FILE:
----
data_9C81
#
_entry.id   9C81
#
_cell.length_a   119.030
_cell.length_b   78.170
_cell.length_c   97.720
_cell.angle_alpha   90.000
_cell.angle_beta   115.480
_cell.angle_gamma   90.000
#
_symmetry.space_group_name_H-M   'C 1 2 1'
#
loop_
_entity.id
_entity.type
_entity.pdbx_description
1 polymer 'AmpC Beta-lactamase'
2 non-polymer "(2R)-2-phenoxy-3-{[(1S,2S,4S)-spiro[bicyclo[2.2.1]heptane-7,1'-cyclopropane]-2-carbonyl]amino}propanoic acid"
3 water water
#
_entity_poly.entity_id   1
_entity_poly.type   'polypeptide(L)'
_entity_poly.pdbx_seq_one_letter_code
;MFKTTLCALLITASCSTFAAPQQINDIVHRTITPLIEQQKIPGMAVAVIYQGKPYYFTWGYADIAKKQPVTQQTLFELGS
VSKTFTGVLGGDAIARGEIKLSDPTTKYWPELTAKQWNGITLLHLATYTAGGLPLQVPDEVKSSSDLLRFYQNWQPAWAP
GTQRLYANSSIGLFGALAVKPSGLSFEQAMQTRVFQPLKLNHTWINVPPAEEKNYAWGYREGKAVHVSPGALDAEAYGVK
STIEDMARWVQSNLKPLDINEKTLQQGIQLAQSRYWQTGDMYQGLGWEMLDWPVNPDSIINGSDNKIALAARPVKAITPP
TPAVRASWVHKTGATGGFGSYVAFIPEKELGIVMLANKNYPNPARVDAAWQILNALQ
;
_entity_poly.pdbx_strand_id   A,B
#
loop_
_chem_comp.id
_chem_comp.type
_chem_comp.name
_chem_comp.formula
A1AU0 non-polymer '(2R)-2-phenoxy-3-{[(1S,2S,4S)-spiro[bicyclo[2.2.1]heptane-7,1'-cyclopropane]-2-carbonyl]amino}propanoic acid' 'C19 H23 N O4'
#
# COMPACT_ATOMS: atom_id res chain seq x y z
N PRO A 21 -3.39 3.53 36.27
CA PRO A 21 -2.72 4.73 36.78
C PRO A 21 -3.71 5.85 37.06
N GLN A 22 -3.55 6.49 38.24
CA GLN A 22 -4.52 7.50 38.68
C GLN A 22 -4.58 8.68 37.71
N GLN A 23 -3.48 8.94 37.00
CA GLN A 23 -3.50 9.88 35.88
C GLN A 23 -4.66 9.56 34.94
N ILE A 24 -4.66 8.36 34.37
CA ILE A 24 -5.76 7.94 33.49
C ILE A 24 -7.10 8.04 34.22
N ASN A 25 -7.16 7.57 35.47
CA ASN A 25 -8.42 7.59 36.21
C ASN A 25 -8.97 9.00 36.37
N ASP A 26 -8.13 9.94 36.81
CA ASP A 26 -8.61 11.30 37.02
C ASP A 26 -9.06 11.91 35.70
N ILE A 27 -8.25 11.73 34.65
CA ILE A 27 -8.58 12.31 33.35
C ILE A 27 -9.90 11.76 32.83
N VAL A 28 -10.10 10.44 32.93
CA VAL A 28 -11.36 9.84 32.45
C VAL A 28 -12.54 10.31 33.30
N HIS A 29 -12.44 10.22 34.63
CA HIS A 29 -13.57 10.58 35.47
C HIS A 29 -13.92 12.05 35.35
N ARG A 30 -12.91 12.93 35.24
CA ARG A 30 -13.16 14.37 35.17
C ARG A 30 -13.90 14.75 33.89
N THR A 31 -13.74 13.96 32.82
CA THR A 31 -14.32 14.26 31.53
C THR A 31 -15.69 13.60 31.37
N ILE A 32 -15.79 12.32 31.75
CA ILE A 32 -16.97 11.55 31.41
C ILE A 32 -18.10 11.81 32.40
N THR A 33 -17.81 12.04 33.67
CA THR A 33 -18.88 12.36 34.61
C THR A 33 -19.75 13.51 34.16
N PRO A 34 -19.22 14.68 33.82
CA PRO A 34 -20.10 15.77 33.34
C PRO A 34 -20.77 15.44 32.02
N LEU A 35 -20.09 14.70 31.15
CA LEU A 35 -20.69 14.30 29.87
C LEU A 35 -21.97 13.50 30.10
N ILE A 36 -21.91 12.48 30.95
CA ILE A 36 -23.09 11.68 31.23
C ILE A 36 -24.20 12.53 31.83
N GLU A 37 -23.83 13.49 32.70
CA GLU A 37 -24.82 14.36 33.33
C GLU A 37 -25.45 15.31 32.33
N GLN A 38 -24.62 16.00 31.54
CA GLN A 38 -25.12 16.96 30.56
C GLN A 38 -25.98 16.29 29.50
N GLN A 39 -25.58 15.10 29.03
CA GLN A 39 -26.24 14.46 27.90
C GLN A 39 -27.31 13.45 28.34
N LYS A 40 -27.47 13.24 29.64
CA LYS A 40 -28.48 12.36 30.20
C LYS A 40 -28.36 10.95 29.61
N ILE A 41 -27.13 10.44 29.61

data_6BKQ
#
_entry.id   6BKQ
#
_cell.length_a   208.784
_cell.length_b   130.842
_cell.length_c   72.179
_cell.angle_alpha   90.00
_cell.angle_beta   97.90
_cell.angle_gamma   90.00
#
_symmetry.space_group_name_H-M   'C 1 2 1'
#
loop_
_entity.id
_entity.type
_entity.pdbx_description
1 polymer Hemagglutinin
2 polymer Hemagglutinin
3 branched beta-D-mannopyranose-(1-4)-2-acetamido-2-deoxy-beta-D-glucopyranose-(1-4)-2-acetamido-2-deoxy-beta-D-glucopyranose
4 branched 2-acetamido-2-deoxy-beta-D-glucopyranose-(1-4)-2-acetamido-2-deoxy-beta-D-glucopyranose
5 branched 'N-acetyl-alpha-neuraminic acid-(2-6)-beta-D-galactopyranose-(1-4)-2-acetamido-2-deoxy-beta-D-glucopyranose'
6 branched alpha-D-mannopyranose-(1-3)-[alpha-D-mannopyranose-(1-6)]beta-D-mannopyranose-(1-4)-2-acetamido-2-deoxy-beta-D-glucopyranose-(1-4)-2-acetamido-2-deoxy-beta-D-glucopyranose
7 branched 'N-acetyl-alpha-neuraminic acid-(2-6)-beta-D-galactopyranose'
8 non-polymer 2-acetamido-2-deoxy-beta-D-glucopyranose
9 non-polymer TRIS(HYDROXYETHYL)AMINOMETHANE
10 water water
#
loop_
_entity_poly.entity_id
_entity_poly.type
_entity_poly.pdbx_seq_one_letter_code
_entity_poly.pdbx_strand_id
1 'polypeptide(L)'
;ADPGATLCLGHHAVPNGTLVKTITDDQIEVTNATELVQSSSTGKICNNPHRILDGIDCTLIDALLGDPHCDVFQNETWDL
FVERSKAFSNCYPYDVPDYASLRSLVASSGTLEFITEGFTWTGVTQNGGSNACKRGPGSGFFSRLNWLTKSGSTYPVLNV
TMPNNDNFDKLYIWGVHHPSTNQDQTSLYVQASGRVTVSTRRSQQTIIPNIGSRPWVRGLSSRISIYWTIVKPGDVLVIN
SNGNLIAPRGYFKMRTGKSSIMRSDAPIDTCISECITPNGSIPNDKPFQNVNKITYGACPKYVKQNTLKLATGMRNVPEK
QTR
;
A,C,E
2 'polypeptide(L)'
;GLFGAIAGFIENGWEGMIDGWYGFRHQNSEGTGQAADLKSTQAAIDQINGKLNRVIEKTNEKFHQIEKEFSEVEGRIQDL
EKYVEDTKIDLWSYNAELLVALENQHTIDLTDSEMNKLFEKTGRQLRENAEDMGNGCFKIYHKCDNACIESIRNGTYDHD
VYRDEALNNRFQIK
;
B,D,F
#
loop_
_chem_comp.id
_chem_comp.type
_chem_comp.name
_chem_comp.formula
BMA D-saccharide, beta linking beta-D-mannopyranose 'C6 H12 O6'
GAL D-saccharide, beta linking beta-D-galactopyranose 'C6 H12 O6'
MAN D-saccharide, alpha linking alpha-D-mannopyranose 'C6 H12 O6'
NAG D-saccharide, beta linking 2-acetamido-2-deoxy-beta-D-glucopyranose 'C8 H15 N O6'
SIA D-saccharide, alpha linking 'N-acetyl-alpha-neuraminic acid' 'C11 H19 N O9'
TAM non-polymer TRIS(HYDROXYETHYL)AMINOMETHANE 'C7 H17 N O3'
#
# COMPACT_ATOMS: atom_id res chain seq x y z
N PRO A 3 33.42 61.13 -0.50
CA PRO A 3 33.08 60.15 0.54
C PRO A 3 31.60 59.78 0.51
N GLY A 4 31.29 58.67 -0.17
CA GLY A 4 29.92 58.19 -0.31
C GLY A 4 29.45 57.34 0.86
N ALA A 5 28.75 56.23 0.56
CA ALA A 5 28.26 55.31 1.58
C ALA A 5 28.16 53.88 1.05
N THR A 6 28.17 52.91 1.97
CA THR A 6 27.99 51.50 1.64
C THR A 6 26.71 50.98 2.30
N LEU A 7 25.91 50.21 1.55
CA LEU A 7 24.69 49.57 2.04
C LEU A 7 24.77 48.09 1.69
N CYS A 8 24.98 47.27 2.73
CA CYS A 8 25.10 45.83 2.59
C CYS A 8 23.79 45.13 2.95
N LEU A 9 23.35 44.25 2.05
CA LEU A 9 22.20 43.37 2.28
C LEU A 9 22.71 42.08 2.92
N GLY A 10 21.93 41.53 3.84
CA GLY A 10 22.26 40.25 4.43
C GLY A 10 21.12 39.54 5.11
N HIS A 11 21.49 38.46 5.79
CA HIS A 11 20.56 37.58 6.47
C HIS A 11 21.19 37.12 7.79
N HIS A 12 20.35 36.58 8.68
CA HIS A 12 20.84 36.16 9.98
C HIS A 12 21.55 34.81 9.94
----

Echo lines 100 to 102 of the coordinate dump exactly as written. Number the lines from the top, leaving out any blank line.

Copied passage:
C LYS A 40 -28.36 10.95 29.61
N ILE A 41 -27.13 10.44 29.61

data_6BKQ